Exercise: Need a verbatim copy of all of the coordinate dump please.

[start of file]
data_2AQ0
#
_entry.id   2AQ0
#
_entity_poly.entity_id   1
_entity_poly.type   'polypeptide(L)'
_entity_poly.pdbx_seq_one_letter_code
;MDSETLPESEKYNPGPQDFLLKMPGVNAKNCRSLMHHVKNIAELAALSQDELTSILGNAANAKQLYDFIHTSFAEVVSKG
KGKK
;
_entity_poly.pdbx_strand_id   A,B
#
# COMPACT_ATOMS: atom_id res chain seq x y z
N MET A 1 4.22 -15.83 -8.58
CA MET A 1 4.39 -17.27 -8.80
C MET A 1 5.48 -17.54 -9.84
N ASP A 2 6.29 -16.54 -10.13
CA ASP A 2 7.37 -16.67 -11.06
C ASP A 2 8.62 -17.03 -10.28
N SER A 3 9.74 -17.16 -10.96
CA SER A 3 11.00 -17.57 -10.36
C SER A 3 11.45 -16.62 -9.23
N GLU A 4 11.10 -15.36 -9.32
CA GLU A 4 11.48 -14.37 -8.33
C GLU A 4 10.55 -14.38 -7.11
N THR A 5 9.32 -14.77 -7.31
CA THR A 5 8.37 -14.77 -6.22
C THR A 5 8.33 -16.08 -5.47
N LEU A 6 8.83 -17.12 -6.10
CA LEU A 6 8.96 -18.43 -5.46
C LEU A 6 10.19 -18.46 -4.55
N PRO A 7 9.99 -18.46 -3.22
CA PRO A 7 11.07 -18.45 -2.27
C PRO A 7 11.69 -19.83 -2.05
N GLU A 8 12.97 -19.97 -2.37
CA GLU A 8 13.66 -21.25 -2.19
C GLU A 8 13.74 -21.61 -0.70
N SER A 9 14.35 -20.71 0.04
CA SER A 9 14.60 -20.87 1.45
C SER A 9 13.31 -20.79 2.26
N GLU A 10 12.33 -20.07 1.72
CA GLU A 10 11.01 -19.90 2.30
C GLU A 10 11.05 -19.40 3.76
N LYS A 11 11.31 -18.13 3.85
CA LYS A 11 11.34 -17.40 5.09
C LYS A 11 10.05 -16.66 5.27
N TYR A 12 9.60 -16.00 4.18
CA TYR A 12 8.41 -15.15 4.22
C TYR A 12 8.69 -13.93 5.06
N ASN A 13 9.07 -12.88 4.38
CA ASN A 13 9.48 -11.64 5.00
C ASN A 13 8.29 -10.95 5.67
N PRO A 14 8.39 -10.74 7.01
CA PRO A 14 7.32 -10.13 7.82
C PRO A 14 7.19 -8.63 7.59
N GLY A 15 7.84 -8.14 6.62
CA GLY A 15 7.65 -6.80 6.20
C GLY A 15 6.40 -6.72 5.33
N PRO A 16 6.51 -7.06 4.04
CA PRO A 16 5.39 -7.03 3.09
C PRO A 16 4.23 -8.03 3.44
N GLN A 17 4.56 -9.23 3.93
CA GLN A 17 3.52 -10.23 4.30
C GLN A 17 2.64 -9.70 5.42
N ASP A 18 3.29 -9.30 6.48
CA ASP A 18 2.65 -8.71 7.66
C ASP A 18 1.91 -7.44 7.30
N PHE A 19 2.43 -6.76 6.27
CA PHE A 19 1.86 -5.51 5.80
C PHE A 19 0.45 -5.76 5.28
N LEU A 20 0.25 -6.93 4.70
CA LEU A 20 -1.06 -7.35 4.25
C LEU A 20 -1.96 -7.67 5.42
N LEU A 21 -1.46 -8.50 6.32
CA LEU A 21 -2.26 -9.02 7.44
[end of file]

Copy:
data_2AQ0
#
_entry.id   2AQ0
#
_entity_poly.entity_id   1
_entity_poly.type   'polypeptide(L)'
_entity_poly.pdbx_seq_one_letter_code
;MDSETLPESEKYNPGPQDFLLKMPGVNAKNCRSLMHHVKNIAELAALSQDELTSILGNAANAKQLYDFIHTSFAEVVSKG
KGKK
;
_entity_poly.pdbx_strand_id   A,B
#
# COMPACT_ATOMS: atom_id res chain seq x y z
N MET A 1 4.22 -15.83 -8.58
CA MET A 1 4.39 -17.27 -8.80
C MET A 1 5.48 -17.54 -9.84
N ASP A 2 6.29 -16.54 -10.13
CA ASP A 2 7.37 -16.67 -11.06
C ASP A 2 8.62 -17.03 -10.28
N SER A 3 9.74 -17.16 -10.96
CA SER A 3 11.00 -17.57 -10.36
C SER A 3 11.45 -16.62 -9.23
N GLU A 4 11.10 -15.36 -9.32
CA GLU A 4 11.48 -14.37 -8.33
C GLU A 4 10.55 -14.38 -7.11
N THR A 5 9.32 -14.77 -7.31
CA THR A 5 8.37 -14.77 -6.22
C THR A 5 8.33 -16.08 -5.47
N LEU A 6 8.83 -17.12 -6.10
CA LEU A 6 8.96 -18.43 -5.46
C LEU A 6 10.19 -18.46 -4.55
N PRO A 7 9.99 -18.46 -3.22
CA PRO A 7 11.07 -18.45 -2.27
C PRO A 7 11.69 -19.83 -2.05
N GLU A 8 12.97 -19.97 -2.37
CA GLU A 8 13.66 -21.25 -2.19
C GLU A 8 13.74 -21.61 -0.70
N SER A 9 14.35 -20.71 0.04
CA SER A 9 14.60 -20.87 1.45
C SER A 9 13.31 -20.79 2.26
N GLU A 10 12.33 -20.07 1.72
CA GLU A 10 11.01 -19.90 2.30
C GLU A 10 11.05 -19.40 3.76
N LYS A 11 11.31 -18.13 3.85
CA LYS A 11 11.34 -17.40 5.09
C LYS A 11 10.05 -16.66 5.27
N TYR A 12 9.60 -16.00 4.18
CA TYR A 12 8.41 -15.15 4.22
C TYR A 12 8.69 -13.93 5.06
N ASN A 13 9.07 -12.88 4.38
CA ASN A 13 9.48 -11.64 5.00
C ASN A 13 8.29 -10.95 5.67
N PRO A 14 8.39 -10.74 7.01
CA PRO A 14 7.32 -10.13 7.82
C PRO A 14 7.19 -8.63 7.59
N GLY A 15 7.84 -8.14 6.62
CA GLY A 15 7.65 -6.80 6.20
C GLY A 15 6.40 -6.72 5.33
N PRO A 16 6.51 -7.06 4.04
CA PRO A 16 5.39 -7.03 3.09
C PRO A 16 4.23 -8.03 3.44
N GLN A 17 4.56 -9.23 3.93
CA GLN A 17 3.52 -10.23 4.30
C GLN A 17 2.64 -9.70 5.42
N ASP A 18 3.29 -9.30 6.48
CA ASP A 18 2.65 -8.71 7.66
C ASP A 18 1.91 -7.44 7.30
N PHE A 19 2.43 -6.76 6.27
CA PHE A 19 1.86 -5.51 5.80
C PHE A 19 0.45 -5.76 5.28
N LEU A 20 0.25 -6.93 4.70
CA LEU A 20 -1.06 -7.35 4.25
C LEU A 20 -1.96 -7.67 5.42
N LEU A 21 -1.46 -8.50 6.32
CA LEU A 21 -2.26 -9.02 7.44